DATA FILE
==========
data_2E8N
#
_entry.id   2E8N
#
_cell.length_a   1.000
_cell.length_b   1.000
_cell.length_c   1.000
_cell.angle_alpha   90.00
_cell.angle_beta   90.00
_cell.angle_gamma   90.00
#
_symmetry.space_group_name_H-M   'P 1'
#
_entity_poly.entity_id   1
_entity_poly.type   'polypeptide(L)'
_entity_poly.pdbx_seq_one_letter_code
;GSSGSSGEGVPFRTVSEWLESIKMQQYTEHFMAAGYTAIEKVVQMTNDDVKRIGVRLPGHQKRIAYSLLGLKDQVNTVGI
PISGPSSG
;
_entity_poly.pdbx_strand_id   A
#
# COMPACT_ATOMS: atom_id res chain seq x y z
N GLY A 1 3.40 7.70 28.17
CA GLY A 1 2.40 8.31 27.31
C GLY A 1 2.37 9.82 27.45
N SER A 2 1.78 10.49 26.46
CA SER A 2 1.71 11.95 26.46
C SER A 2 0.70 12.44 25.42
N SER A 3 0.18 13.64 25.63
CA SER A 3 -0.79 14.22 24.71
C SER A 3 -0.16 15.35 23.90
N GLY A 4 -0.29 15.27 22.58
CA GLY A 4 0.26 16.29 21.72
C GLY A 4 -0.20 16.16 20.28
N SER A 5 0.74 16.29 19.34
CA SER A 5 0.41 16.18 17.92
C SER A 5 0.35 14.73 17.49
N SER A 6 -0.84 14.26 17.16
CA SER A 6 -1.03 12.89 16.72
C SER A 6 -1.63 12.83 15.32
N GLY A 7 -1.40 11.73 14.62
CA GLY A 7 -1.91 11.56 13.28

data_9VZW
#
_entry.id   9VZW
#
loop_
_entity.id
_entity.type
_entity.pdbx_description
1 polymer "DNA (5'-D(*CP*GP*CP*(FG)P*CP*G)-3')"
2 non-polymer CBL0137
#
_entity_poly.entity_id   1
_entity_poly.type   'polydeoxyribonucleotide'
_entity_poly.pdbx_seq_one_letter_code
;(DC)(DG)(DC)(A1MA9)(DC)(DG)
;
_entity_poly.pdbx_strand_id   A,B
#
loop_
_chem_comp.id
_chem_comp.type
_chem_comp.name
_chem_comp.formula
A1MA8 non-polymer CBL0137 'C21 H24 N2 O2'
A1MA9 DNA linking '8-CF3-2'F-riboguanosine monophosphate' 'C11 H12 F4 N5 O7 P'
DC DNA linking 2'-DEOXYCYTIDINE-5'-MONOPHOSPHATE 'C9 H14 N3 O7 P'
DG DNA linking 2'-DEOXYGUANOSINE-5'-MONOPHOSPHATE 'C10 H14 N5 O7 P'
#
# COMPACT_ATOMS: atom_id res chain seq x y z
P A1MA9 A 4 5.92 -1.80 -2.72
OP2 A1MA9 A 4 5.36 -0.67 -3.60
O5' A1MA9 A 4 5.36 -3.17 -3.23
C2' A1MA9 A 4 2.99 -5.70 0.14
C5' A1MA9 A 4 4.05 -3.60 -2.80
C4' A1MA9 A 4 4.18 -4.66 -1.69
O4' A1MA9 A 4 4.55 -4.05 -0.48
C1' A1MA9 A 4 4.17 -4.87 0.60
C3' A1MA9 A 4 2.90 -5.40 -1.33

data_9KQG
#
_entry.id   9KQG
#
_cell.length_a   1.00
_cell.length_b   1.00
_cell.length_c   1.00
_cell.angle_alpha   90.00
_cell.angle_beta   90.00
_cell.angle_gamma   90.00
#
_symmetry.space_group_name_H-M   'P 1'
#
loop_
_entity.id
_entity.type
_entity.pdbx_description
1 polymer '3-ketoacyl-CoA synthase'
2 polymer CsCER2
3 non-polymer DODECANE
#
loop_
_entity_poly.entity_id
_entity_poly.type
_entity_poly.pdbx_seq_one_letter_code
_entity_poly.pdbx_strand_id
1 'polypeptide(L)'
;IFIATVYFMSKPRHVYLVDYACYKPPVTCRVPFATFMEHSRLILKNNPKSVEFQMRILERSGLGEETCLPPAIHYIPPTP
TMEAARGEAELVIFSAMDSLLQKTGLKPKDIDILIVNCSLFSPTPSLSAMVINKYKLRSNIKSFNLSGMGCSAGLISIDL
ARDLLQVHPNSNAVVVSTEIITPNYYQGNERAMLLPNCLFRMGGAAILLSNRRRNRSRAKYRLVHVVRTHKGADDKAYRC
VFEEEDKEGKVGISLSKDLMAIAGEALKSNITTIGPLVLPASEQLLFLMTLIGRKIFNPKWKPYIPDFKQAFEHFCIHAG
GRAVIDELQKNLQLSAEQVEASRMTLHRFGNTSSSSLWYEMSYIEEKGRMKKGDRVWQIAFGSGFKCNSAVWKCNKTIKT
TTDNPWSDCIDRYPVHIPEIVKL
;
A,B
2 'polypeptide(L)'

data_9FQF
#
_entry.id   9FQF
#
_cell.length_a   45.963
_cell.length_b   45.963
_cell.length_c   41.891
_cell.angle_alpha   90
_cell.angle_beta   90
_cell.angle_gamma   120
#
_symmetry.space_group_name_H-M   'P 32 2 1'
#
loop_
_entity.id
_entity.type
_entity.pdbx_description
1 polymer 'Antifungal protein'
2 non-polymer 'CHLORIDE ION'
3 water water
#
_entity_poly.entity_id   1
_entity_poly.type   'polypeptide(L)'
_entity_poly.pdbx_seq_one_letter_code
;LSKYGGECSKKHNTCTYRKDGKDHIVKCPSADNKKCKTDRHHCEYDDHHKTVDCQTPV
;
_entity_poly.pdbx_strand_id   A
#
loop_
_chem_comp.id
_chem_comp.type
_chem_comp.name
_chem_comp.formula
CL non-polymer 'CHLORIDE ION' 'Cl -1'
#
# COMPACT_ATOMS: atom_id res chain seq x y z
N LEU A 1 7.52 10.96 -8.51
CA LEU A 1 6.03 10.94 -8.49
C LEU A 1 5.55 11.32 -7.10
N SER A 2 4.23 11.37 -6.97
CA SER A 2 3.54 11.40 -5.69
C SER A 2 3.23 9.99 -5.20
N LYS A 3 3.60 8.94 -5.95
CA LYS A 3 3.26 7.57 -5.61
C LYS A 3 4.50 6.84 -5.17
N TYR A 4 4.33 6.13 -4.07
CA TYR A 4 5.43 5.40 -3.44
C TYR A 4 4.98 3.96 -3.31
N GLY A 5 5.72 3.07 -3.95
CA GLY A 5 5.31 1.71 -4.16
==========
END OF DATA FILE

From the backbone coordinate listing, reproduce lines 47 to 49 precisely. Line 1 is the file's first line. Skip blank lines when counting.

loop_
_entity.id
_entity.type